BEIJING - China's top health authority will strictly regulate the cutting-edge stem cell treatment, which attracts thousands of patients from abroad each year, to ensure patient safety and the orderly development of the technology.
A one-year overhaul highlighting self-examination among practitioners will be launched to detect and eliminate irregularities surrounding the issue, said Deng Haihua, spokesman of the Ministry of Health at a news conference on Tuesday.
"All medical research and clinical practices of stem cell therapy without approval from the ministry and the State Food and Drug Administration will be put to an end after the overhaul," he told China Daily.
Largely due to concerns over ethics, treatment efficacy, and a lack of relative laws and regulations, the health authority has never approved clinical use of the therapy on the mainland, Deng stressed.
However, the demand and practice of the treatment have existed for a long time and are rapidly increasing, said Yang Jian, CEO of the Shanghai Medical Tourism Products and Promotion Platform.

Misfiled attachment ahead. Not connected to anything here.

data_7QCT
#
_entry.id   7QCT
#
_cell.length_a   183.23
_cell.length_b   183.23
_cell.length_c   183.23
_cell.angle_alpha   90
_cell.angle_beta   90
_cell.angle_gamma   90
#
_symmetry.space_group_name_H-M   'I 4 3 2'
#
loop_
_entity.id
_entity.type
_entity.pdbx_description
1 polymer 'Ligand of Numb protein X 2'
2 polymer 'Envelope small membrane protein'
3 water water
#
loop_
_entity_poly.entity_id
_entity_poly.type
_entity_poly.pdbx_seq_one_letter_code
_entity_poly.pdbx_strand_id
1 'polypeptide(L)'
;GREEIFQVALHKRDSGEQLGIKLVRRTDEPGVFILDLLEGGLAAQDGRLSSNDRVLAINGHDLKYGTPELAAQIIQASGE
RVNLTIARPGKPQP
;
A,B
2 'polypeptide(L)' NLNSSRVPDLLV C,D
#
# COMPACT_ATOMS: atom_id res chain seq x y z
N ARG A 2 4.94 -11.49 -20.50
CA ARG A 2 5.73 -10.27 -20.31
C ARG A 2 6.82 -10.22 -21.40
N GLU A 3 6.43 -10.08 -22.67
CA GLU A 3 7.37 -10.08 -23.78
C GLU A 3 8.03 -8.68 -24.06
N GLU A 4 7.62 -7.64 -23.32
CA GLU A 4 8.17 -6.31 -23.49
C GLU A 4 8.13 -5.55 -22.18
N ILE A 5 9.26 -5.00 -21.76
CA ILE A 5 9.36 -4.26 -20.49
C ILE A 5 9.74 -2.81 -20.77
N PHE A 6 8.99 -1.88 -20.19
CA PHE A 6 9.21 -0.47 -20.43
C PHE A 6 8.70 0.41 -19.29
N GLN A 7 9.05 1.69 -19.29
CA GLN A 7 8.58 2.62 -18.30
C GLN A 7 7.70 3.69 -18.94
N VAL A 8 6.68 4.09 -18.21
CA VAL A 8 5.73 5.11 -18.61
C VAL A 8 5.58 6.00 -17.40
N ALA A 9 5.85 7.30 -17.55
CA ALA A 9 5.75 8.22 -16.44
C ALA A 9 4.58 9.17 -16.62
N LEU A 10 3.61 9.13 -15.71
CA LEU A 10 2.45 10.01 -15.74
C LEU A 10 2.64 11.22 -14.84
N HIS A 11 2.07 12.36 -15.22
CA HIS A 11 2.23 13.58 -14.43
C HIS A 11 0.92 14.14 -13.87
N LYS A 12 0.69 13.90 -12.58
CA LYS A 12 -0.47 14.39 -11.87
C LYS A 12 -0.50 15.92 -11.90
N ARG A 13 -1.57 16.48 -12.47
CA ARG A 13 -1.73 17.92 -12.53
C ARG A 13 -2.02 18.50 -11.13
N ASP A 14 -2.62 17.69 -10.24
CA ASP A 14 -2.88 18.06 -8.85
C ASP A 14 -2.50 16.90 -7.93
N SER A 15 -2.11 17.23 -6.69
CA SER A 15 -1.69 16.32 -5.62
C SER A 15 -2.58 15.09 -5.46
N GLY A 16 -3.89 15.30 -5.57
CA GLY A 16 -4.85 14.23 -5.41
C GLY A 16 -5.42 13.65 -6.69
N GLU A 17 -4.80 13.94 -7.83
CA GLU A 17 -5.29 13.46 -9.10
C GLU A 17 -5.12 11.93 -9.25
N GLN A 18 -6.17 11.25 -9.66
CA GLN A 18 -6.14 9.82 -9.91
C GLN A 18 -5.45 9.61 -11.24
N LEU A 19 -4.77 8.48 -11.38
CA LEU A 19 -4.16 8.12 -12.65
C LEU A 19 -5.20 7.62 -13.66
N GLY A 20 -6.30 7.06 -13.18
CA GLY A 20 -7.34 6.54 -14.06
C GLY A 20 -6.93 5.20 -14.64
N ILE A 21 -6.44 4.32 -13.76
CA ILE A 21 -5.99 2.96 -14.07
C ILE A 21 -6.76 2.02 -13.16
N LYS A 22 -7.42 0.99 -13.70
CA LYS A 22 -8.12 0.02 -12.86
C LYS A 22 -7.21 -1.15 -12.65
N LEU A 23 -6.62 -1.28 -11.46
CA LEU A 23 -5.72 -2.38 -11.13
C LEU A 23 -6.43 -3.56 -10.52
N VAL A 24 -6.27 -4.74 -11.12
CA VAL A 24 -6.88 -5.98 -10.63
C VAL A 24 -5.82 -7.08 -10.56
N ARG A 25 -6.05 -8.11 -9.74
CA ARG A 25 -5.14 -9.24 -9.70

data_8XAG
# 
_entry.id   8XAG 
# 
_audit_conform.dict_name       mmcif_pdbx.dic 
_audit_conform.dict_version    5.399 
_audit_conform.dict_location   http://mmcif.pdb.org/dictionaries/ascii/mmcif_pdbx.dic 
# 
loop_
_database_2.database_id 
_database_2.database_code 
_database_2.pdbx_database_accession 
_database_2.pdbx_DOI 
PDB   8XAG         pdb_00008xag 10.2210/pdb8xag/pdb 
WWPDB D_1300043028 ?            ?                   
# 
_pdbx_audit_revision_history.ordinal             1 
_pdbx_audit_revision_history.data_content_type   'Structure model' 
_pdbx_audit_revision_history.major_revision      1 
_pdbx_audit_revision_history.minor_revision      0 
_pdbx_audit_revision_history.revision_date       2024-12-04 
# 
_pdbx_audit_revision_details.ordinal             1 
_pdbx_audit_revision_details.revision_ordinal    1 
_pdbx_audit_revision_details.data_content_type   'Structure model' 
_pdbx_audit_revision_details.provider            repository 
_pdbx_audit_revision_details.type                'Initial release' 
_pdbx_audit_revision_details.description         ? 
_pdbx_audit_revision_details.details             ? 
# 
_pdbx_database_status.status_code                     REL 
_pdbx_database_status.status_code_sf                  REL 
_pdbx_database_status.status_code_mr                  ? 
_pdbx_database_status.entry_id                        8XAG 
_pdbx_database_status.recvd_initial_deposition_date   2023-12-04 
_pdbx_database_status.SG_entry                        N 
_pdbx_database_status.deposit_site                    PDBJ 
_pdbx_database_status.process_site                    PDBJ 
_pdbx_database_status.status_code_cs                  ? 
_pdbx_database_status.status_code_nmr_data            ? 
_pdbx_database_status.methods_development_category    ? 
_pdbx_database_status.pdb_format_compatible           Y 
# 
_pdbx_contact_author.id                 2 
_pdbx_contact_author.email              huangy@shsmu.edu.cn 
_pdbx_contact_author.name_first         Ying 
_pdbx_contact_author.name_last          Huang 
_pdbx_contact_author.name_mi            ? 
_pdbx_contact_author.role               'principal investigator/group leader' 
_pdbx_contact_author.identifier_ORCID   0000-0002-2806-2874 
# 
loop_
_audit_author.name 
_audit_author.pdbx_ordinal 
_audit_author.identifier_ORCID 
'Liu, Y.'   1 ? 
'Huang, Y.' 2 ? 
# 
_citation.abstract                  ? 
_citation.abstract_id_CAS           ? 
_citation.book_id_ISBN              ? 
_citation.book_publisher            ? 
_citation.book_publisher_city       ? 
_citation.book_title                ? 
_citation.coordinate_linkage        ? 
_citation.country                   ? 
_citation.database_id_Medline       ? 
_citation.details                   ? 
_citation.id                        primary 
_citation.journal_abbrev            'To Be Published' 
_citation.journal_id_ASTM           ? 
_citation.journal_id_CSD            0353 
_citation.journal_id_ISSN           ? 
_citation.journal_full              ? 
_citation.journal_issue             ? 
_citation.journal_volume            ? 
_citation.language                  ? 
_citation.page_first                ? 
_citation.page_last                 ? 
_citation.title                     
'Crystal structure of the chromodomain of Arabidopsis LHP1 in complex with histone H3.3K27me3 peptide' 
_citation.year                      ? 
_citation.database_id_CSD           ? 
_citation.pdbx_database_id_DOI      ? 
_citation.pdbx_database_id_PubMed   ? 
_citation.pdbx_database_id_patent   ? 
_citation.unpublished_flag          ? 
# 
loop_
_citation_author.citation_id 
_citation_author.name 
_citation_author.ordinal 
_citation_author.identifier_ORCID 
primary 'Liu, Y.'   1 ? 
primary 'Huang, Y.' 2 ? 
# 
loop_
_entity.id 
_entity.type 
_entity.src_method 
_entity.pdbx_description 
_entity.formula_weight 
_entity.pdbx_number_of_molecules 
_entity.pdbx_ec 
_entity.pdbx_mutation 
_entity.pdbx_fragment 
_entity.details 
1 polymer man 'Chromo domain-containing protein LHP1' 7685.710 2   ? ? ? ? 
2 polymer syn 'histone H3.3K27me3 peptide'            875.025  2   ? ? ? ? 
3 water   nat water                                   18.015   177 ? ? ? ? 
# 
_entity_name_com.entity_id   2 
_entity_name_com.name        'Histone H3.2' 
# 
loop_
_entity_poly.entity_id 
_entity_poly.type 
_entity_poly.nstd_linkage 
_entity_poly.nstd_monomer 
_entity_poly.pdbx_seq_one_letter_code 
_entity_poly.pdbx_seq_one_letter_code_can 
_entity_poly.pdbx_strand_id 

Industry analysis shows that at least 10,000 patients from other countries come to the mainland for the costly procedure each year and roughly 100 facilities are offering the service.
Yang said some hospitals exploit regulatory loopholes to carry out the controversial therapy, which experts warn has no guarantee for safety and efficacy, he added.
In China, stem cell therapy is mainly used to treat diabetes, spinal cord injury, cerebral palsy, brain injury and stroke.
A nurse surnamed Qiao with the stem cell transplantation department of the General Hospital of Chinese People's Armed Police Forces told China Daily on Tuesday that they now have 80 patients, including 10 expats, undergoing stem cell treatment.
Since 2003, Qiao's department has treated more than 4,000 patients from 15 countries.
Asked how the overhaul would affect their business, she said because of the hospital's affiliation with the Armed Police, it would not be subject to management by the Ministry of Health.
Many hospitals with a military background are carrying out the therapy, said Qiu Renzong, a leading bioethicist with the Chinese Academy of Social Sciences.
To date, only adult stem cells sourced from bone marrow and umbilical cords for treating blood cancer have been proven safe and effective, he said.
More scientific data in terms of safety and efficacy is needed before stem cell treatment can be applied to humans, according to the World Health Organization.
Wang Qingyun contributed to this